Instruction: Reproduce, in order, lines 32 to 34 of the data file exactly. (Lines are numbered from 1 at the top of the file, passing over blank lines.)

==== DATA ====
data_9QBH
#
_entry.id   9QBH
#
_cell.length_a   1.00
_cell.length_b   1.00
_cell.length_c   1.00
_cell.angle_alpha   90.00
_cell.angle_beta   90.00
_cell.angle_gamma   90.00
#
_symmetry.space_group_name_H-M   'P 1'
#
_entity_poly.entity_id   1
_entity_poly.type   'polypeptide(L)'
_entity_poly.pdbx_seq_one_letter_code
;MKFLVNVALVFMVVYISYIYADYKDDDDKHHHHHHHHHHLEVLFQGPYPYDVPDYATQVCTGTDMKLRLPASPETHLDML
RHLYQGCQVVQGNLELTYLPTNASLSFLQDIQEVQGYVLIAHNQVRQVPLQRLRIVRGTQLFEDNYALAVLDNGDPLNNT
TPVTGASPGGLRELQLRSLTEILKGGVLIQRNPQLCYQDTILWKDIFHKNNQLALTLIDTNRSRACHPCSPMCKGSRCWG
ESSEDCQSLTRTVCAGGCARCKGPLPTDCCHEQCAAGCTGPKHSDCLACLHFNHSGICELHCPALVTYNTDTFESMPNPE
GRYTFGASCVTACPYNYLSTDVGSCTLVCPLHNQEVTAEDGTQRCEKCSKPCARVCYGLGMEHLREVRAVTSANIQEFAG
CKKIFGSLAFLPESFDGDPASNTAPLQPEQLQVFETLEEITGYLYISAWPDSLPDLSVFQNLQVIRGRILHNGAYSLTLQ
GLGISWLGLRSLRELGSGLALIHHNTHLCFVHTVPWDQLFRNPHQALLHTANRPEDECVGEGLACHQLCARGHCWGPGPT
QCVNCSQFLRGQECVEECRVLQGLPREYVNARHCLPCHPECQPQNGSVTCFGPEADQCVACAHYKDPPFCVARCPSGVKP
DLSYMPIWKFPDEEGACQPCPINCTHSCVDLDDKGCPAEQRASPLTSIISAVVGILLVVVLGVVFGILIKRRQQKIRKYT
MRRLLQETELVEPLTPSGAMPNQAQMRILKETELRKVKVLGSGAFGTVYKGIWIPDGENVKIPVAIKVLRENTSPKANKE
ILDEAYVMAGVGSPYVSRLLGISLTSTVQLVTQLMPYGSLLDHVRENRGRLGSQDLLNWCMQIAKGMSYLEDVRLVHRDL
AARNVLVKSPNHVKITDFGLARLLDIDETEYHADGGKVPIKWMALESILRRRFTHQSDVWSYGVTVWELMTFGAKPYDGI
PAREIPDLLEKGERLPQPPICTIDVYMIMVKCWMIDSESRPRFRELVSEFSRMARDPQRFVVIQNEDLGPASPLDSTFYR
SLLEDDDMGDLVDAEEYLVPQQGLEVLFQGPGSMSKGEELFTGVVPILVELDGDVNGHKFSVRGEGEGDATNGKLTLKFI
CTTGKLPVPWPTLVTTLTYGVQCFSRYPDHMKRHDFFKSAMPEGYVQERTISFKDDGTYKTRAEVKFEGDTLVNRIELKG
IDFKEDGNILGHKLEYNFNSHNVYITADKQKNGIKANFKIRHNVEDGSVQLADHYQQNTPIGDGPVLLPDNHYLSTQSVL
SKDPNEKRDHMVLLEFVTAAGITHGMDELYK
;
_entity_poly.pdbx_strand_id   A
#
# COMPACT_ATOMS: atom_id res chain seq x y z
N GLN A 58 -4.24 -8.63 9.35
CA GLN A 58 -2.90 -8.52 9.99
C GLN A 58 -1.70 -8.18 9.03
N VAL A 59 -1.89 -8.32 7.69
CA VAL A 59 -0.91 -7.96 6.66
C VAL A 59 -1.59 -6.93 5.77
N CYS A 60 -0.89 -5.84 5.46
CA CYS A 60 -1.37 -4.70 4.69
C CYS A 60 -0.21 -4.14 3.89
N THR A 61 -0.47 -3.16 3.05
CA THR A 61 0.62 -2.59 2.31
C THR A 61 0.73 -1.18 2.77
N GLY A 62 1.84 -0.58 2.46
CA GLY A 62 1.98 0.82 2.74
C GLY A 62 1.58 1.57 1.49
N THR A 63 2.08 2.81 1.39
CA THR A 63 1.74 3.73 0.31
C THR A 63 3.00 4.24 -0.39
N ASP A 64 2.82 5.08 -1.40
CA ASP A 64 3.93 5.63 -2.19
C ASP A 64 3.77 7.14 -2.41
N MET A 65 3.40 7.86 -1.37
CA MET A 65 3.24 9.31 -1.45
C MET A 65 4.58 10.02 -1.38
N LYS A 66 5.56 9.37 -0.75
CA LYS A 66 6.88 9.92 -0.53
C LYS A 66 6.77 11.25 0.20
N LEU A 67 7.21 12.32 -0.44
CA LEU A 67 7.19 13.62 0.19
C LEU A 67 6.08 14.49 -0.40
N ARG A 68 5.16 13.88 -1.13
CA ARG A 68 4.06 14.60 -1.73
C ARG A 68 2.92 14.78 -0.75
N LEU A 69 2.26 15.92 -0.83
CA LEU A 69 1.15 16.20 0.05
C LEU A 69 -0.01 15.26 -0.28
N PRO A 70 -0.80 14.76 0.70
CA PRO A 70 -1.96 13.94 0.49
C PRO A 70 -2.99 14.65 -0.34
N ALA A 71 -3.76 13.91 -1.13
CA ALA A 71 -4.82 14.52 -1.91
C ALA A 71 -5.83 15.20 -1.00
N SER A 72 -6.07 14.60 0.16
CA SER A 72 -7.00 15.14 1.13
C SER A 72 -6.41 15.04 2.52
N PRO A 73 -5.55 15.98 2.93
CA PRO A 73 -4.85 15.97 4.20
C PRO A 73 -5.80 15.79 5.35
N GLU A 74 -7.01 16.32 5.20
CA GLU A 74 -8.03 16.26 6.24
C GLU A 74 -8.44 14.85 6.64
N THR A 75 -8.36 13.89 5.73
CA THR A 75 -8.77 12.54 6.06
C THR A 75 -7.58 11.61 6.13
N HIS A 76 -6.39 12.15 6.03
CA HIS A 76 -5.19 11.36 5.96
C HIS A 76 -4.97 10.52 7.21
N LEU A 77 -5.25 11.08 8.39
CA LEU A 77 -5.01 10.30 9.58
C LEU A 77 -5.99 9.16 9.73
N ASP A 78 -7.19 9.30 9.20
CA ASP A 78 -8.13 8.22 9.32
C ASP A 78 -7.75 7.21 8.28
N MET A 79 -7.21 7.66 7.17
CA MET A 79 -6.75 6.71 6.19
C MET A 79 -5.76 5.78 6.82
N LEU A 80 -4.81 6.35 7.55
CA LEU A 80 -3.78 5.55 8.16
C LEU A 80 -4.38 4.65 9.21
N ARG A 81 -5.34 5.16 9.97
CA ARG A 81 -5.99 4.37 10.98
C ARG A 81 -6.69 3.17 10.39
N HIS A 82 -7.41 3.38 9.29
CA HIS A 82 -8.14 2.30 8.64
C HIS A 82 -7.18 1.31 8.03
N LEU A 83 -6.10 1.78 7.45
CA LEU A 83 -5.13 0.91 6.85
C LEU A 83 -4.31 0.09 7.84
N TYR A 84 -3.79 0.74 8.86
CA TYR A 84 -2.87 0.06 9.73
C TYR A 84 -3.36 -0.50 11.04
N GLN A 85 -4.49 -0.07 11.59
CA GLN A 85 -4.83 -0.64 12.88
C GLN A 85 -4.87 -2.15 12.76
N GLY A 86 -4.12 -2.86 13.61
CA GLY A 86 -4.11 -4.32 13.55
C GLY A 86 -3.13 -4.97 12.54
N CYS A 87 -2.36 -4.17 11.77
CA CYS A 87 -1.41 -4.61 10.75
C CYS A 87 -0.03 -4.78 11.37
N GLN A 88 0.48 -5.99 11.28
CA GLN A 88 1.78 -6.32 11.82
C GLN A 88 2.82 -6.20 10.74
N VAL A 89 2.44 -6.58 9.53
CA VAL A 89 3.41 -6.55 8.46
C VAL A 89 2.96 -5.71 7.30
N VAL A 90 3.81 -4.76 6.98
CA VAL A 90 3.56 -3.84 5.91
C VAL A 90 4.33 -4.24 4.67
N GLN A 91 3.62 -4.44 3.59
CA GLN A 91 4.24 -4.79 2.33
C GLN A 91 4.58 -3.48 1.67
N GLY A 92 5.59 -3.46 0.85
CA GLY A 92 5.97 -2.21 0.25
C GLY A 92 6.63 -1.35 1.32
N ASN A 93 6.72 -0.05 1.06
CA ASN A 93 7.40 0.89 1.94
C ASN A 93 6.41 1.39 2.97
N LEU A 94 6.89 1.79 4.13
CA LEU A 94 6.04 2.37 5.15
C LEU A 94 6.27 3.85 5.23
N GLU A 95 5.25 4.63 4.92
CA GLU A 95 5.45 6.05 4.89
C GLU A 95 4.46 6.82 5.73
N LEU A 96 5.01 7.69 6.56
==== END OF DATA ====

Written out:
IDFKEDGNILGHKLEYNFNSHNVYITADKQKNGIKANFKIRHNVEDGSVQLADHYQQNTPIGDGPVLLPDNHYLSTQSVL
SKDPNEKRDHMVLLEFVTAAGITHGMDELYK
;